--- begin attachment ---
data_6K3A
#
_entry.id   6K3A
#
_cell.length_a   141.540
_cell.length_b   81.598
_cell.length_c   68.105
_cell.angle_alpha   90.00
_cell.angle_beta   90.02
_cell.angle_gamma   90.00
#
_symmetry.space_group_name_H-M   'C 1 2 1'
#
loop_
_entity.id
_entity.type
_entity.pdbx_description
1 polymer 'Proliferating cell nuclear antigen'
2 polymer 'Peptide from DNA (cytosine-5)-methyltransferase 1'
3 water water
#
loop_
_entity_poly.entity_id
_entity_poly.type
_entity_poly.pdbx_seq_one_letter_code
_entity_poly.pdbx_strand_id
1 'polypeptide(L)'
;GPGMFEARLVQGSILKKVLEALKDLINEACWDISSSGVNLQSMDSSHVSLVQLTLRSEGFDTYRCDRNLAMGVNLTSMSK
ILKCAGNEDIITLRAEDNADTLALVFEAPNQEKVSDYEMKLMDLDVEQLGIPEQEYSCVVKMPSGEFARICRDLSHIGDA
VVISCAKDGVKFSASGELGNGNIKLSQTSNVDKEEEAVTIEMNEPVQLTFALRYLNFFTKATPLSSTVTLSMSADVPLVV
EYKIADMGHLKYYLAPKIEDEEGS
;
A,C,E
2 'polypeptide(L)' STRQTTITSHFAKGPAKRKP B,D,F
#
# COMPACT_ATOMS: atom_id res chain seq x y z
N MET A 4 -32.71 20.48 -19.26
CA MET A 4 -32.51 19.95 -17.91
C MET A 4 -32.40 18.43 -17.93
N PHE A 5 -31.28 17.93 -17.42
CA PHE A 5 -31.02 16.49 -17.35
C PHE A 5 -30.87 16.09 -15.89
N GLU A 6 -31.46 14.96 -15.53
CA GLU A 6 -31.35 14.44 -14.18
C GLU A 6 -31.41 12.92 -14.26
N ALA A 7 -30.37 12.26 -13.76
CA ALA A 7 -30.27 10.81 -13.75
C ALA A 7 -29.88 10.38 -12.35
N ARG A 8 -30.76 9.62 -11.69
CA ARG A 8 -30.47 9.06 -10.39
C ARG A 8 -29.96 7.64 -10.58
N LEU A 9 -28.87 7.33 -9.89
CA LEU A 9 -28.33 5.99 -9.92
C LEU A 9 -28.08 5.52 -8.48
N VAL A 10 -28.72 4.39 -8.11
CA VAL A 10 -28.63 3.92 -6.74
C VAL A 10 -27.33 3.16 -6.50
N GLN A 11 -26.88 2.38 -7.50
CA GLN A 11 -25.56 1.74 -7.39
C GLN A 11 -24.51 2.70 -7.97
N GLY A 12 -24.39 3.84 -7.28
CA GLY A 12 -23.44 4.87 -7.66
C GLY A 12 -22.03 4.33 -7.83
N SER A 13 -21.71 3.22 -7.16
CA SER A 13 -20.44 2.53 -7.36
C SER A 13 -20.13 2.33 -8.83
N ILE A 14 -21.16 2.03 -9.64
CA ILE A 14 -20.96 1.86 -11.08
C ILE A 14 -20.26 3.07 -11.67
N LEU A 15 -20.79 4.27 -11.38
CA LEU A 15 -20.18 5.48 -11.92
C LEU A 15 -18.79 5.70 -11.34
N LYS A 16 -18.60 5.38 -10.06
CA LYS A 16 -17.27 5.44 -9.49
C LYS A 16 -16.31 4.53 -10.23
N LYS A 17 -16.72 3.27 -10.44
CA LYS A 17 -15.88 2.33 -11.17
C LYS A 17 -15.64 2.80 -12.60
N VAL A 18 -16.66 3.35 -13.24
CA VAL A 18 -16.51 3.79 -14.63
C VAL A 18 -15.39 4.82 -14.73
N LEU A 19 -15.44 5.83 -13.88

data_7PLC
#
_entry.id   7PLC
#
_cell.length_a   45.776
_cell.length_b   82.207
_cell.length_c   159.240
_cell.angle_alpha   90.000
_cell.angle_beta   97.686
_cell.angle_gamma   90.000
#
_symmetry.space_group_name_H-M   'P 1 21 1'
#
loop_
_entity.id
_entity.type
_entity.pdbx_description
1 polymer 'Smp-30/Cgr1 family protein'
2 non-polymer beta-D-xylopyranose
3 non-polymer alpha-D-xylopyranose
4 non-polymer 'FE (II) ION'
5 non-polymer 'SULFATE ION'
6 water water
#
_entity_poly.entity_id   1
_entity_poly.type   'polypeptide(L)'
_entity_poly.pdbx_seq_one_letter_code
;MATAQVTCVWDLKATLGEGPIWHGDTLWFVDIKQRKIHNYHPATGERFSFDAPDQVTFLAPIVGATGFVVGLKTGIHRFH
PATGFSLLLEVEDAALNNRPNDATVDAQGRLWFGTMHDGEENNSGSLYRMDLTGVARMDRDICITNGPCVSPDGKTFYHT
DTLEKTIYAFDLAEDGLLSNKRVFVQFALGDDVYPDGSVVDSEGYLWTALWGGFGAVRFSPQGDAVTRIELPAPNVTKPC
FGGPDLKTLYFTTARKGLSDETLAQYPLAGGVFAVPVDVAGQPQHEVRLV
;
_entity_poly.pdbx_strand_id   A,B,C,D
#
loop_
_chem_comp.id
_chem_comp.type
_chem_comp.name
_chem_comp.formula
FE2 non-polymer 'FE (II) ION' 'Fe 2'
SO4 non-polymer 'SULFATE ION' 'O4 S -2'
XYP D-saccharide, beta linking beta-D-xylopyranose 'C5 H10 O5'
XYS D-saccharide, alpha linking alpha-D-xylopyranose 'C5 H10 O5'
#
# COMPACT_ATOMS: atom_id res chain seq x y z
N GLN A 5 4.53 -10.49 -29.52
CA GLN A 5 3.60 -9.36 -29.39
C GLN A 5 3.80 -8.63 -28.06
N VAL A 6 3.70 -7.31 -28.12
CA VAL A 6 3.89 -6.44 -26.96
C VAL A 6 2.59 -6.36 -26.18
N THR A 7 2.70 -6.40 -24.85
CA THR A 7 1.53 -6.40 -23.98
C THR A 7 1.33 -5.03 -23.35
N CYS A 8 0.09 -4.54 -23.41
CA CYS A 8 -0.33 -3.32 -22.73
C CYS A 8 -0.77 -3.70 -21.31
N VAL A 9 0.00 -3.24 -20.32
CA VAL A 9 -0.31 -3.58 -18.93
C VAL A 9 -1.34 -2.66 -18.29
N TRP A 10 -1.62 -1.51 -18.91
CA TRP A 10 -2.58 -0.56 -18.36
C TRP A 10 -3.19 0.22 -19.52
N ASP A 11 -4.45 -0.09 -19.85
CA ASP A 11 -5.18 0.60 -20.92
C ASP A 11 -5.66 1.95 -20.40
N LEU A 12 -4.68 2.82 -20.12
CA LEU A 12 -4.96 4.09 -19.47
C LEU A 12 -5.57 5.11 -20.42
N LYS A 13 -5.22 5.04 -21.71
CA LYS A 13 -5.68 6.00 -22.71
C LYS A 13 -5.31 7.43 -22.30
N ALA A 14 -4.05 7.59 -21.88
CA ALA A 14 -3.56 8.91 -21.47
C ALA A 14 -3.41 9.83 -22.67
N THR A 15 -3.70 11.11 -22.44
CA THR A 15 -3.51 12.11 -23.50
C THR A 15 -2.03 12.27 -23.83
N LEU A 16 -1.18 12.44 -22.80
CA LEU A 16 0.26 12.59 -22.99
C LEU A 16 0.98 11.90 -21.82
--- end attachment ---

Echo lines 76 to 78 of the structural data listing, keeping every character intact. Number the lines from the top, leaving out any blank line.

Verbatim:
N LYS A 17 -16.72 3.27 -10.44
CA LYS A 17 -15.88 2.33 -11.17
C LYS A 17 -15.64 2.80 -12.60